In later reports, at Congress' behest, the Pentagon used the traditional categories—but only at their highest level of aggregation. In other words, they'd say how much was spent on Army procurement, but only rarely would say, for example, how much was spent on wheeled tactical vehicles versus missiles; or on particular kinds of vehicles or missiles; or on the number of units procured.
The change in categorization also made comparing or tracking spending through time next to impossible, experts say.
In addition, because Pentagon officials said the money was for the "global war on terrorism," they almost never said where a given funding line was being funneled, so it was not possible to tell how much operations in Afghanistan cost versus those in the Philippines, for example, or how much domestic security cost.
Also missing were other key details. For example, the document provided by the Pentagon says that Increased Worldwide Posture in the Air Force in the four months after Sept. 11 involved things like "Contingency Response" for $224 million and "Mobilize Guard and Reserves" for $348 million. But there is no description of the numbers of troops assumed in the dollar figures, how much particular operations contribute to the expenditure—or any other breakdown.
The same Air Force summary says "Base Force Protection Projects" had cost $157 million to date and "Anti-Terrorism" had cost $48 million. But again, there is no further explanation of precisely what was purchased or where.
One source said the reports the Pentagon provided Defense Week, which covered the first post-Sept. 11 supplemental bill, were in fact the most specific ones given to Capitol Hill.
By contrast to the current Bush administration's 2002 documents, the justification materials that President Bush's father sent to Congress before the first Gulf War in February 1991 explained more about assumptions and rationales.
On one page of the 1991 documents, for instance, the Pentagon spelled out dollar costs of various wartime scenarios (air-only war, air-and-ground fighting, etc). The costs depended on how many aircraft and vehicles by type would be lost in combat. On another page, the 1991 papers spelled out precise assumptions about the number of reserve personnel (346,000, broken down by service) who might be called up.
Amy Belasco, U.S. defense-budget specialist with the Library of Congress' non-partisan Congressional Research Service, said: "From all the many pages of accounting information on the [first post-Sept. 11 supplemental], Congress can tell that DOD spent $42.6 million for security at the Winter Olympics compared to the $45 million that it anticipated. But we can't say how much the war in Afghanistan cost. That's because the categories that DOD adopted in the DERF don't distinguish costs by mission. It was frustrating not to be able to answer seemingly obvious questions from Congressional staffers.
"Nor can we tell from the accounting data how many troops were initially deployed for the war, how quickly they were withdrawn, or how many are there now, or what it costs to keep troops there," Belasco said. "And because we don't know that, we can't say how much DOD will need to continue the U.S. presence in Afghanistan this year or next year. DOD's comptroller has made projections of those costs, but Congress has no independent way of assessing those estimates based on experience thus far. Nor can Congress tell how much DOD spent on shoring up security at bases in the U.S., an expense that could continue for many years to come."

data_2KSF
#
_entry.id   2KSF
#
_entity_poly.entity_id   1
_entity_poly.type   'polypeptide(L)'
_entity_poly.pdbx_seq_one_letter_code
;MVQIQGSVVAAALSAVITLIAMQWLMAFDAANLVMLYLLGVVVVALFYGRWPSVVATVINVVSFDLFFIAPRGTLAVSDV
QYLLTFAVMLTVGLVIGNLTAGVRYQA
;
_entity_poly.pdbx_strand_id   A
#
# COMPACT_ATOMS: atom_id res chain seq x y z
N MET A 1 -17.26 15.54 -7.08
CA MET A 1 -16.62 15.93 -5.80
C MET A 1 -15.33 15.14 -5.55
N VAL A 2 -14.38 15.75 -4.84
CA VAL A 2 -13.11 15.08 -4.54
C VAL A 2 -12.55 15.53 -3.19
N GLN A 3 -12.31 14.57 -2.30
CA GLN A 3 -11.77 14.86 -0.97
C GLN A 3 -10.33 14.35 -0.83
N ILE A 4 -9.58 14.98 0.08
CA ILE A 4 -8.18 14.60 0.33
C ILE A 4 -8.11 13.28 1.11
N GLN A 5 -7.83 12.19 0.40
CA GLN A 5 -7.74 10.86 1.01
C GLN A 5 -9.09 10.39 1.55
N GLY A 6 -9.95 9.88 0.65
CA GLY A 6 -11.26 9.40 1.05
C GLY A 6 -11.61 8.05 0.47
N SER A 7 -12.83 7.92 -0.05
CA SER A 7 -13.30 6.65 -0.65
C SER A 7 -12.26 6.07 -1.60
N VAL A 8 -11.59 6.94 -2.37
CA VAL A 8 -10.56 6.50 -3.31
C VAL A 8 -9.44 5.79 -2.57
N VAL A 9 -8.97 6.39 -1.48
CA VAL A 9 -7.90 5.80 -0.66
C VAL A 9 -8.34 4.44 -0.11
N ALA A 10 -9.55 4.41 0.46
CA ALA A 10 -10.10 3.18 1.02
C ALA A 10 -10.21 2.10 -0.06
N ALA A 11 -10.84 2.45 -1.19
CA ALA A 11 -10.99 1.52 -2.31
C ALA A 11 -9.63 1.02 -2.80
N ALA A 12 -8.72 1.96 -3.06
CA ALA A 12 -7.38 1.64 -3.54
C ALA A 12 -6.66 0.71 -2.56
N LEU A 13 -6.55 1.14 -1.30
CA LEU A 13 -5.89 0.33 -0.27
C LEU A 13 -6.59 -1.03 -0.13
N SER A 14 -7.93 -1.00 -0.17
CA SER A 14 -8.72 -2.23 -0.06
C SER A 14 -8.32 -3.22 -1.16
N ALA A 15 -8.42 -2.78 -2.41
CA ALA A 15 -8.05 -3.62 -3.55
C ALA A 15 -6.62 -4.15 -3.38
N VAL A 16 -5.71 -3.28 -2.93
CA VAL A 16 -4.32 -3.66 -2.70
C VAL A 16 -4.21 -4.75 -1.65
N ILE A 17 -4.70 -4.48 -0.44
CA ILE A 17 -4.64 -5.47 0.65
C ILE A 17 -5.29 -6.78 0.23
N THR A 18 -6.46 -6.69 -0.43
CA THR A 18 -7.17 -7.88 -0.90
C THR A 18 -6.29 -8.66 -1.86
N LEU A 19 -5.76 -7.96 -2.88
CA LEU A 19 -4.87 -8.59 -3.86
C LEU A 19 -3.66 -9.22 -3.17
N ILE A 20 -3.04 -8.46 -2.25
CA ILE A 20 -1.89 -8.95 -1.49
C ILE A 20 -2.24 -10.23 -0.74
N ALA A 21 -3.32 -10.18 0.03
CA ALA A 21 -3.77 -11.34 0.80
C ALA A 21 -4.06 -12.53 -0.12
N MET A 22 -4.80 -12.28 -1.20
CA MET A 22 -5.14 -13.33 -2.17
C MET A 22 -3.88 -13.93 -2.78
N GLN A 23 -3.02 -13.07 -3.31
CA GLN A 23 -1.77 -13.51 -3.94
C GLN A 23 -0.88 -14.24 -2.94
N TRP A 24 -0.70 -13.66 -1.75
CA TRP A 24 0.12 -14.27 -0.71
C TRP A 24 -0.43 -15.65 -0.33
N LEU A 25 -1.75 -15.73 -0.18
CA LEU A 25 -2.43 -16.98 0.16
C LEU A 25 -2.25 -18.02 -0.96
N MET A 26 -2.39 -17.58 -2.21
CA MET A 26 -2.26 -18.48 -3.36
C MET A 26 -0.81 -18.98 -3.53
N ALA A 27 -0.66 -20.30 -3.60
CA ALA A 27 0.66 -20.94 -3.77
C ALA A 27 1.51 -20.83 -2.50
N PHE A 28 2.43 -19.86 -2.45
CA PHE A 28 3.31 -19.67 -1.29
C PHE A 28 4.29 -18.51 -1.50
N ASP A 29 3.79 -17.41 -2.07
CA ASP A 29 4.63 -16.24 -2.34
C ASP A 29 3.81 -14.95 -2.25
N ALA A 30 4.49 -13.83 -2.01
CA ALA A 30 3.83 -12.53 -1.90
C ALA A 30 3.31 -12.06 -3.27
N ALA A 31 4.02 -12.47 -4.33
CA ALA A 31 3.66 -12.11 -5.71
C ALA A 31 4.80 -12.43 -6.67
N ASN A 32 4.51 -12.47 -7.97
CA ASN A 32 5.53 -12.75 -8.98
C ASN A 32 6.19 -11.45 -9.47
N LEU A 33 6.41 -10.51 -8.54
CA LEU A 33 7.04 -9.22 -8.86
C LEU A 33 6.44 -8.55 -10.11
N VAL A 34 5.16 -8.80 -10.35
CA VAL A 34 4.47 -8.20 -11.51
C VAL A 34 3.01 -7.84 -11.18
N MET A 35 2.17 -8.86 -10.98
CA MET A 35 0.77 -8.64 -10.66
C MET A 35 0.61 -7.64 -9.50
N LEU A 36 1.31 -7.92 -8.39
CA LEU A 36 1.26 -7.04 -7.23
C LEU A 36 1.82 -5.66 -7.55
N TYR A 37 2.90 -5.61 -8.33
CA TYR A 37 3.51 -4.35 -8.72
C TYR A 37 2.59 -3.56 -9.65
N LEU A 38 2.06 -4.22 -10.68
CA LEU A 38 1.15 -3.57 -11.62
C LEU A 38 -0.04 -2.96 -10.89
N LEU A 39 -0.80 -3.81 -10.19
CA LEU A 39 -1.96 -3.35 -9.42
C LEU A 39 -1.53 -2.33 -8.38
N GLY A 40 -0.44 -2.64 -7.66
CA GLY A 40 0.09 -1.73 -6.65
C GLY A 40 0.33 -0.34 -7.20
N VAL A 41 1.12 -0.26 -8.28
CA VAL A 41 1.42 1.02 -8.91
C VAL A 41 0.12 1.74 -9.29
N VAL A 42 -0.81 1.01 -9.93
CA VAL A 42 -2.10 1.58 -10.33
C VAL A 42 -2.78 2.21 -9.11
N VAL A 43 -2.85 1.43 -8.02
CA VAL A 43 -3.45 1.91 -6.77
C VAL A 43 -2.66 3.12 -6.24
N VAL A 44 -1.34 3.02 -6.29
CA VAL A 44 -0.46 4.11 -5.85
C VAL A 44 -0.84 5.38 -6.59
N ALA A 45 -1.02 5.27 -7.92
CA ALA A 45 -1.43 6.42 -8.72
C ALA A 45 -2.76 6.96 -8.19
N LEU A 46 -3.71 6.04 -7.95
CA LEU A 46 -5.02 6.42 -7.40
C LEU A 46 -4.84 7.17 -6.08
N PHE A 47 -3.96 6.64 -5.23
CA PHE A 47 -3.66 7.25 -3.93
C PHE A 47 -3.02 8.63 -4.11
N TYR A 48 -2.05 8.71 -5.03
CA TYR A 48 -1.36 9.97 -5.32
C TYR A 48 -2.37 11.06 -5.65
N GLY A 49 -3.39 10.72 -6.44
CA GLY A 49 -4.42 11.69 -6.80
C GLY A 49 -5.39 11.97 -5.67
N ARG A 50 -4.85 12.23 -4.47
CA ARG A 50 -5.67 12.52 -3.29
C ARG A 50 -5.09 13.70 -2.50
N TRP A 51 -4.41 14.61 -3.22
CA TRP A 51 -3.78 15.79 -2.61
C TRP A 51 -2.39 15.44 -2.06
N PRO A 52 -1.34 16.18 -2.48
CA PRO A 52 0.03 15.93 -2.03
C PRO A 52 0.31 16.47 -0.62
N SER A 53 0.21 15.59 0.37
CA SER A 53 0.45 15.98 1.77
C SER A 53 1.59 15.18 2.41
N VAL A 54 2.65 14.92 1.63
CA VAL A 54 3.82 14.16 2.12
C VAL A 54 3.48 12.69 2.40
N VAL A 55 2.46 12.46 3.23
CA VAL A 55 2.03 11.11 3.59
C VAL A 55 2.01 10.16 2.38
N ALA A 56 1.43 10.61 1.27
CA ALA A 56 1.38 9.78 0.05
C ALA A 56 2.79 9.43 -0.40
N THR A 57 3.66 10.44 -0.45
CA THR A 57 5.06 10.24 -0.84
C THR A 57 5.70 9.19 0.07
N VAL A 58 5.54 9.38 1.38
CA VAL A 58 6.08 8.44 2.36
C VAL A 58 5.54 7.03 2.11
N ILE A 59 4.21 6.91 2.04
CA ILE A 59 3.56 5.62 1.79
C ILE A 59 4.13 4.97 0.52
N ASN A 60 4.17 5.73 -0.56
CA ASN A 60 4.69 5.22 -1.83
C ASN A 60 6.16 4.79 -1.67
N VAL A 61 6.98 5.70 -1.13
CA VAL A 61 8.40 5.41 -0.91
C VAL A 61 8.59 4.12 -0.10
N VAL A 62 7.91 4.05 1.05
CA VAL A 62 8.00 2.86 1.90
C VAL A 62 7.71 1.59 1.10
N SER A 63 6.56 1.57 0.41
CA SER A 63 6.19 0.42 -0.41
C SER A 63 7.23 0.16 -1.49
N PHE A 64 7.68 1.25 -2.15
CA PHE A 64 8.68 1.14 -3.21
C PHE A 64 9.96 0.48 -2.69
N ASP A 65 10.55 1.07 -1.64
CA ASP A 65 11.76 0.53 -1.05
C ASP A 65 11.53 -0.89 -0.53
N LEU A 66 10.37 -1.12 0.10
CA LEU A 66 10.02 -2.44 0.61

Steven Kosiak, director of Budget Studies at the Center for Strategic and Budgetary Assessments, a defense-budget think tank in Washington, D.C., is another keen observer of the U.S. defense budget. He said the figures provided to Congress so far offer an inadequate explanation of where the $28.5 billion has gone.
"What things cost should have some impact on what you decide to spend money on in the future and what policies you adopt," Kosiak said. "We don't really know what the war cost. We don't really know what homeland-security measures cost. We don't really know what this various stuff was used for. So it's hard to make rational decisions about where to place emphasis in the future—when you don't know how money was spent in the past and how much different activities have cost."
Danielle Brian, executive director of the Project On Government Oversight, a watchdog group, said: "I don't know who to blame more: the Pentagon for being so arrogant or Congress for being so complacent. ... More than a handful of staffers should know when you're spending that kind of money."
Brian added that even a full accounting by the Defense Department of the spending would be suspect, given the Pentagon's dysfunctional financial-management system.
$44 billion and counting
Last month, Congress added to the $28.5 billion. Lawmakers appropriated to the DERF an additional $15.7 billion. That brought the total in this account since Sept. 11 to over $44 billion.
The administration has not gotten any more informative about its aims. For example, last March, the Pentagon sent a request for supplemental funding to Capitol Hill asking for $6.7 billion "to root out terrorists worldwide." And in the supplemental request enacted last month, the Pentagon asked for $6.4 billion to procure "various critical equipment and weapon systems, such as munitions, laser targeting devices, communications, and classified programs. ..."
Congress, for its part, may be getting tougher about the emergency funding. Last month's appropriation of $15.7 billion was about 75 percent less than the president wanted. What's more, Capitol Hill attached strings to its spending bill, including requiring the Pentagon to give "details" on its spending five days before money is obligated.
Yet large chunks of the $28.5 billion enacted in the year after Sept. 11 remain MIA. And it is not yet known whether the "details" the Pentagon provides to Congress about how the latest batch of cash is spent will be any more informative than previous execution reports.
Also unclear is how much information about emergency spending on defense programs will be readily available to the public, which paid for it.
Copyright King Publishing Group, King Communications Group, Inc., All rights reserved.